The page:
Research ArticleOPTICAL MICROSCOPY

Holographic deep learning for rapid optical screening of anthrax spores

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Science Advances  04 Aug 2017:
Vol. 3, no. 8, e1700606
DOI: 10.1126/sciadv.1700606
  • Fig. 1 Holographic deep learning framework for screening of anthrax spores.

    (A) Schematic diagram of QPIU for holographic imaging of individual Bacillus spores. (B) Interferogram formed by spatial modulation. It encodes quantitative phase images of individual spores, as shown in (C). (D) The measured phase images from multiple Bacillus species are used to train a deep neural network using the error backpropagation algorithm. (E) The trained network accurately predicts the corresponding species when independently measured phase images are shown.

  • Fig. 2 Architecture of HoloConvNet.

    When a phase image of an individual spore is taken as the input, the network first processes the images through three rounds of convolution, ReLU nonlinearity, and max pooling layers. Then, two fully connected (and ReLU) layers follow: (i) the last hidden layer under dropout regularization and (ii) the output layer with the class scores. These scores are used to calculate the loss function and to make species predictions in the training and test stages, respectively. Only 10 two-dimensional activation maps per layer are presented with layer-wise scaling for visualization (see table S2 for detailed architecture).

  • Fig. 3 Performance of HoloConvNet.

    (A to C) The test images are used to measure the performance of (A) multiclass classification of the five Bacillus species (B. anthracis, B. thuringiensis, B. cereus, B. atrophaeus, and B. subtilis), (B) binary classification of B. anthracis and the other four species (B. thuringiensis, B. cereus, B. atrophaeus, and B. subtilis), and (C) binary classification of B. anthracis and the two nonmember species of the B. cereus group (B. atrophaeus and B. subtilis). (D) The performance of the proposed method is compared to previous techniques (see the main text). Holographic microscopy and deep learning significantly improve the performance in all cases. (E to G) t-SNE visualization of the CNN codes at the last hidden layer, corresponding to the classification schemes of (A) to (C), which shows the representation learning capability of HoloConvNet. The error bars in (A) to (D) indicate the SD calculated from 10 classification models with different random initializations.

  • Fig. 4 Representation learning by HoloConvNet: Dry mass as a key biological trait.

    The interspecies difference in cellular dry mass is automatically recognized and used for screening of anthrax spores. (A to C) The activation of the “anthrax neuron” at the output layer shows a strong correlation with dry mass. a.u., arbitrary units. (D) Dry mass of individual Bacillus spores calculated from the quantitative phase images. (E) Computationally disabling the dry mass information significantly impairs the performance of HoloConvNet. Dry mass alone is not enough for full performance as well. Data in (D) are presented as box-and-whisker plots displaying median and interquartile ranges. The error bars in (E) indicate the SD calculated from 10 classification models with different random initializations.

Supplementary Materials

  • Supplementary material for this article is available at http://advances.sciencemag.org/cgi/content/full/3/8/e1700606/DC1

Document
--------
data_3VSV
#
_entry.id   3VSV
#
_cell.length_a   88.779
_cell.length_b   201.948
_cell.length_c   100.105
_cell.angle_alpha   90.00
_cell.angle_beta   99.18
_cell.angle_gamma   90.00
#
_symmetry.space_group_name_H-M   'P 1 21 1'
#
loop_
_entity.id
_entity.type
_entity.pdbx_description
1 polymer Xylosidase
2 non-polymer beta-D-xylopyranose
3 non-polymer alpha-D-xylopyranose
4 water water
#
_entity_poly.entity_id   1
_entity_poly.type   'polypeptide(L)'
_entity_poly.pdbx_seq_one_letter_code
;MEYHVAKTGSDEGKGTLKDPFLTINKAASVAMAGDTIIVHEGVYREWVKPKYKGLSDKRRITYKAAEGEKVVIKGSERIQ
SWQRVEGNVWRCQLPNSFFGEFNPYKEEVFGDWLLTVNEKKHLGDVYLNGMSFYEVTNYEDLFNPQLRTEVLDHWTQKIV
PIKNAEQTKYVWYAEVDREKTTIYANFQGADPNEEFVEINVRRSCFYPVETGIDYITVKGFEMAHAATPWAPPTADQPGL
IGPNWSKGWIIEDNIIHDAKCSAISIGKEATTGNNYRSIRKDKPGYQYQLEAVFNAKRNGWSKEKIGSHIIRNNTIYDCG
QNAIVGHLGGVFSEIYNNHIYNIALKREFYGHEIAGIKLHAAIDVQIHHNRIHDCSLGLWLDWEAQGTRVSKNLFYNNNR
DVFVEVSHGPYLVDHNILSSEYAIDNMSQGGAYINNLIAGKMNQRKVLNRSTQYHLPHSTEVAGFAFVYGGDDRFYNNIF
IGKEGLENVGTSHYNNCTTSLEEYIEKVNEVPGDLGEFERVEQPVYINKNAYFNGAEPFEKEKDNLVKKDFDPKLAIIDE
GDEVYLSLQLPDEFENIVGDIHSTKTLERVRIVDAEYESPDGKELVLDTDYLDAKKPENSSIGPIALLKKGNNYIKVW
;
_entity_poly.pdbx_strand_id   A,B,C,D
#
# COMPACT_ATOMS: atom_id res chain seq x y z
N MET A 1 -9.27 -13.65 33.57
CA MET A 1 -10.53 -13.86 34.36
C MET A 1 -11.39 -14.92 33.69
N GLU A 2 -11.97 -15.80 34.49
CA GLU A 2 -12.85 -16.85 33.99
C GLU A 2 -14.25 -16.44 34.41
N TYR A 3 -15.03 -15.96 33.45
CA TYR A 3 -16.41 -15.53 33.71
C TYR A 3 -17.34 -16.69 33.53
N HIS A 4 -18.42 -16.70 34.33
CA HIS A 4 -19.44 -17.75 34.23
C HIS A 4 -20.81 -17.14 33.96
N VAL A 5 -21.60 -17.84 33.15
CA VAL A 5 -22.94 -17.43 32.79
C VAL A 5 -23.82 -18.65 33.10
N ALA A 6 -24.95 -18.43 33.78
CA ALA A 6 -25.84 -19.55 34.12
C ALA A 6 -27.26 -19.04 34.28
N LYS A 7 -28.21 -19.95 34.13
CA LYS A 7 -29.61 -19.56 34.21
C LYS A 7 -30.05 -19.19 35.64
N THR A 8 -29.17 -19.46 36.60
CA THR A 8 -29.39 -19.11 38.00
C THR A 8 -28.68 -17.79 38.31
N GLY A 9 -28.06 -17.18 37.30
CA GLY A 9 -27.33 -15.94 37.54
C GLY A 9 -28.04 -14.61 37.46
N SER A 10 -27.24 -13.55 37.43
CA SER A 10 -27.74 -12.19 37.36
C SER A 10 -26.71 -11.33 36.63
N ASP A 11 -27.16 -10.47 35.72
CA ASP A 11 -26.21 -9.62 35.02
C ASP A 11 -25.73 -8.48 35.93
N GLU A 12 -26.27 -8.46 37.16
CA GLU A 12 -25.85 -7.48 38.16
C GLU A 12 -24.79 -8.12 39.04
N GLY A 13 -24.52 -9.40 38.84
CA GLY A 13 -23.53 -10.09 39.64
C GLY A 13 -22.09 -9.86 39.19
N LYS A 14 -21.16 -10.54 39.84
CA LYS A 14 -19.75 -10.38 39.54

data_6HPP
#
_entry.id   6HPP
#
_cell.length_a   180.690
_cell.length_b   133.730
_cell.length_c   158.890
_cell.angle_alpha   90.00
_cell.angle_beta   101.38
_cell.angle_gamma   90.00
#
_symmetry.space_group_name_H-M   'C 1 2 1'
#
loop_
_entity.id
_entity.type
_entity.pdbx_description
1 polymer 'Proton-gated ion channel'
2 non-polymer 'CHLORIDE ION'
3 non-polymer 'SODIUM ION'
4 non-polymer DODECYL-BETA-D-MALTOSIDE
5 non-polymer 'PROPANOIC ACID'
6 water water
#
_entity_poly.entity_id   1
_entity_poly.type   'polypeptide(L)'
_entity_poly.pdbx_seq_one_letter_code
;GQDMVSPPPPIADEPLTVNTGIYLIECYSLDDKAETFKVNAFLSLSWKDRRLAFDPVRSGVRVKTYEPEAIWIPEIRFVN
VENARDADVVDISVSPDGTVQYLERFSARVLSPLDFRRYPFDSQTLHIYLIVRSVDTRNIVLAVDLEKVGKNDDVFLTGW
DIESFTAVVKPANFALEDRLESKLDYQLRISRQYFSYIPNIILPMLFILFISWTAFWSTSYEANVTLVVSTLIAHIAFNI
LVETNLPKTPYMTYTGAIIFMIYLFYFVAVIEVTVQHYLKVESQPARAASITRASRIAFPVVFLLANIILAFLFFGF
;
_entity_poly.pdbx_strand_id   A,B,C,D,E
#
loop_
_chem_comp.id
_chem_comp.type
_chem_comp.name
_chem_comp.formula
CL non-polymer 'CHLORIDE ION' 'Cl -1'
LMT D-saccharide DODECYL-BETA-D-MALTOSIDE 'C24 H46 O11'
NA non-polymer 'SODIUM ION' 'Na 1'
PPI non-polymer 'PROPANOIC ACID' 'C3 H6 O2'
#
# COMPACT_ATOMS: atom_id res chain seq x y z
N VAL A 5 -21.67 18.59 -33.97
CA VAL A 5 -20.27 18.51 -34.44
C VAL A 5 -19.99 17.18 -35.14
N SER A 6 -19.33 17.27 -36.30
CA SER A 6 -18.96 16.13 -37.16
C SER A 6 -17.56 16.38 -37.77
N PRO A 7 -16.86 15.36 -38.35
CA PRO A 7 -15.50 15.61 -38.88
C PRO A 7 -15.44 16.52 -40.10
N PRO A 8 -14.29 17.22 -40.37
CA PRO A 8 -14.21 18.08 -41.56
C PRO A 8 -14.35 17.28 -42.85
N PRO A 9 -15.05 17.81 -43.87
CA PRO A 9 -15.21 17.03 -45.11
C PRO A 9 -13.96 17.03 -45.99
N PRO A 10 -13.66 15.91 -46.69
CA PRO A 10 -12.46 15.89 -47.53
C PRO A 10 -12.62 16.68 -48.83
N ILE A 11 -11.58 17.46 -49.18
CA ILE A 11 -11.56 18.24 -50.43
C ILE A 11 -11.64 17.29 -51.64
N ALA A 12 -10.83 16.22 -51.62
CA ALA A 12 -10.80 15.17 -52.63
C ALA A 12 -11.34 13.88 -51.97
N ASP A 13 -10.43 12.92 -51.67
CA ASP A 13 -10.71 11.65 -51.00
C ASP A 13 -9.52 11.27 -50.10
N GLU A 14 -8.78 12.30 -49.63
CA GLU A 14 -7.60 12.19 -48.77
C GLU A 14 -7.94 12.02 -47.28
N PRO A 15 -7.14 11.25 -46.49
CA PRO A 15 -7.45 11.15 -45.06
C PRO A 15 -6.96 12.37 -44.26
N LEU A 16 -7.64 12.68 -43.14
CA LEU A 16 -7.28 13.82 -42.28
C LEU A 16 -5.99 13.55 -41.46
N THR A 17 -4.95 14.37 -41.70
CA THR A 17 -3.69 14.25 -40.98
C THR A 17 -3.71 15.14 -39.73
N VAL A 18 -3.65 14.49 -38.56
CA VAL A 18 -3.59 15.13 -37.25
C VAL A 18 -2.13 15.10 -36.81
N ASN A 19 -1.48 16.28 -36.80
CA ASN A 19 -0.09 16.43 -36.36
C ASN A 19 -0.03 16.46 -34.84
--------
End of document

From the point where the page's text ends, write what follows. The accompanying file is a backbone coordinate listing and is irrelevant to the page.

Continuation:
fig. S1. Representative images of individual Bacillus spores.

    fig. S2. Morphological features of individual Bacillus spores.

    fig. S3. Confusion matrices illustrating the performance of HoloConvNet.

    fig. S4. Dry mass of individual Bacillus spores measured on different days.

    fig. S5. Comparison of Listeria identification techniques.

    fig. S6. Dry mass of individual bacteria from the Listeria species.

    table S1. Detailed data on Bacillus spores.

    table S2. Detailed architecture of HoloConvNet.

    table S3. Performance of HoloConvNet on multiclass classification of the five Bacillus species.

    table S4. Performance of HoloConvNet on binary classification of the five Bacillus species.

    table S5. Performance of HoloConvNet on binary classification of the three Bacillus species.

    table S6. Performance of conventional machine learning techniques in morphology-based identification of Bacillus spores.

    table S7. Performance of conventional machine learning techniques in holographic identification of Bacillus spores.

    table S8. Detailed description of the Listeria data.

  • Supplementary Materials

    This PDF file includes:

    • fig. S1. Representative images of individual Bacillus spores.
    • fig. S2. Morphological features of individual Bacillus spores.
    • fig. S3. Confusion matrices illustrating the performance of HoloConvNet.
    • fig. S4. Dry mass of individual Bacillus spores measured on different days.
    • fig. S5. Comparison of Listeria identification techniques.
    • fig. S6. Dry mass of individual bacteria from the Listeria species.
    • table S1. Detailed data on Bacillus spores.
    • table S2. Detailed architecture of HoloConvNet.
    • table S3. Performance of HoloConvNet on multiclass classification of the five Bacillus species.
    • table S4. Performance of HoloConvNet on binary classification of the five Bacillus species.
    • table S5. Performance of HoloConvNet on binary classification of the three Bacillus species.
    • table S6. Performance of conventional machine learning techniques in morphology-based identification of Bacillus spores.
    • table S7. Performance of conventional machine learning techniques in holographic identification of Bacillus spores.
    • table S8. Detailed description of the Listeria data.

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